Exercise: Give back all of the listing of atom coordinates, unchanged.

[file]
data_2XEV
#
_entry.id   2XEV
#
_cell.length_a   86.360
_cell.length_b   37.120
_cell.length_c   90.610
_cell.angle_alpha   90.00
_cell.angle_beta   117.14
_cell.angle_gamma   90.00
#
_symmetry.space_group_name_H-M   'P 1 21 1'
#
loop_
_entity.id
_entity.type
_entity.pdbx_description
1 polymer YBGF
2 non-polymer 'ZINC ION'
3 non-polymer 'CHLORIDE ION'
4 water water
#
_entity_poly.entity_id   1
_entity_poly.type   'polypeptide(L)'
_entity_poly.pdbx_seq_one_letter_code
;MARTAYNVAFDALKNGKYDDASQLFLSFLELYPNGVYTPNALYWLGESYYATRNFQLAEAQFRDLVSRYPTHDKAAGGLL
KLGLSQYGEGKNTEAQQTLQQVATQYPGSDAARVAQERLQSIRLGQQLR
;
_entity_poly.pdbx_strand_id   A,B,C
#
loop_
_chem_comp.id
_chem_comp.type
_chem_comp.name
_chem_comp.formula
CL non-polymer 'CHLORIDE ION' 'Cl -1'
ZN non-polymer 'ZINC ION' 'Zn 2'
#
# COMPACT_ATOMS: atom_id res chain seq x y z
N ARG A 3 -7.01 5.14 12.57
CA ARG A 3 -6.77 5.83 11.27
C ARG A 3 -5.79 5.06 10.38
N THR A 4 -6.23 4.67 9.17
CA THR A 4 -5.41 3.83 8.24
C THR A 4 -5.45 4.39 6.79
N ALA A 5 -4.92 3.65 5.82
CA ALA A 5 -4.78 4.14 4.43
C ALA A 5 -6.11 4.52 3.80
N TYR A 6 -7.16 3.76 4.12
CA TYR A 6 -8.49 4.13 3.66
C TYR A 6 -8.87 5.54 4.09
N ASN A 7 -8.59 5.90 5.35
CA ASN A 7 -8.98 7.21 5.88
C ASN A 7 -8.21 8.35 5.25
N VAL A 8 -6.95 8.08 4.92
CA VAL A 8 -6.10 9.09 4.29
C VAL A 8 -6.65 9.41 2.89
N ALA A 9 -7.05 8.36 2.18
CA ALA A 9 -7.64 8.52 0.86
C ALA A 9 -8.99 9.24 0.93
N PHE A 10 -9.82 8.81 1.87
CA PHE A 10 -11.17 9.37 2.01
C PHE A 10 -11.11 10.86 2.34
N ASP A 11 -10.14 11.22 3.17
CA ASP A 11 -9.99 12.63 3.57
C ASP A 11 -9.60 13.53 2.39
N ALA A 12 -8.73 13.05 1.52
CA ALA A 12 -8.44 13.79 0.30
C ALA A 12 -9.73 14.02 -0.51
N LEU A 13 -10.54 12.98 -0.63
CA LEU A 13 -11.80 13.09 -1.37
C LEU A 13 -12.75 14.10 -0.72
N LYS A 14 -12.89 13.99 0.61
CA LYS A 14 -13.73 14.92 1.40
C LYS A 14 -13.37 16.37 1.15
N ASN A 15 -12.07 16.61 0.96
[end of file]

data_2XEV
#
_entry.id   2XEV
#
_cell.length_a   86.360
_cell.length_b   37.120
_cell.length_c   90.610
_cell.angle_alpha   90.00
_cell.angle_beta   117.14
_cell.angle_gamma   90.00
#
_symmetry.space_group_name_H-M   'P 1 21 1'
#
loop_
_entity.id
_entity.type
_entity.pdbx_description
1 polymer YBGF
2 non-polymer 'ZINC ION'
3 non-polymer 'CHLORIDE ION'
4 water water
#
_entity_poly.entity_id   1
_entity_poly.type   'polypeptide(L)'
_entity_poly.pdbx_seq_one_letter_code
;MARTAYNVAFDALKNGKYDDASQLFLSFLELYPNGVYTPNALYWLGESYYATRNFQLAEAQFRDLVSRYPTHDKAAGGLL
KLGLSQYGEGKNTEAQQTLQQVATQYPGSDAARVAQERLQSIRLGQQLR
;
_entity_poly.pdbx_strand_id   A,B,C
#
loop_
_chem_comp.id
_chem_comp.type
_chem_comp.name
_chem_comp.formula
CL non-polymer 'CHLORIDE ION' 'Cl -1'
ZN non-polymer 'ZINC ION' 'Zn 2'
#
# COMPACT_ATOMS: atom_id res chain seq x y z
N ARG A 3 -7.01 5.14 12.57
CA ARG A 3 -6.77 5.83 11.27
C ARG A 3 -5.79 5.06 10.38
N THR A 4 -6.23 4.67 9.17
CA THR A 4 -5.41 3.83 8.24
C THR A 4 -5.45 4.39 6.79
N ALA A 5 -4.92 3.65 5.82
CA ALA A 5 -4.78 4.14 4.43
C ALA A 5 -6.11 4.52 3.80
N TYR A 6 -7.16 3.76 4.12
CA TYR A 6 -8.49 4.13 3.66
C TYR A 6 -8.87 5.54 4.09
N ASN A 7 -8.59 5.90 5.35
CA ASN A 7 -8.98 7.21 5.88
C ASN A 7 -8.21 8.35 5.25
N VAL A 8 -6.95 8.08 4.92
CA VAL A 8 -6.10 9.09 4.29
C VAL A 8 -6.65 9.41 2.89
N ALA A 9 -7.05 8.36 2.18
CA ALA A 9 -7.64 8.52 0.86
C ALA A 9 -8.99 9.24 0.93
N PHE A 10 -9.82 8.81 1.87
CA PHE A 10 -11.17 9.37 2.01
C PHE A 10 -11.11 10.86 2.34
N ASP A 11 -10.14 11.22 3.17
CA ASP A 11 -9.99 12.63 3.57
C ASP A 11 -9.60 13.53 2.39
N ALA A 12 -8.73 13.05 1.52
CA ALA A 12 -8.44 13.79 0.30
C ALA A 12 -9.73 14.02 -0.51
N LEU A 13 -10.54 12.98 -0.63
CA LEU A 13 -11.80 13.09 -1.37
C LEU A 13 -12.75 14.10 -0.72
N LYS A 14 -12.89 13.99 0.61
CA LYS A 14 -13.73 14.92 1.40
C LYS A 14 -13.37 16.37 1.15
N ASN A 15 -12.07 16.61 0.96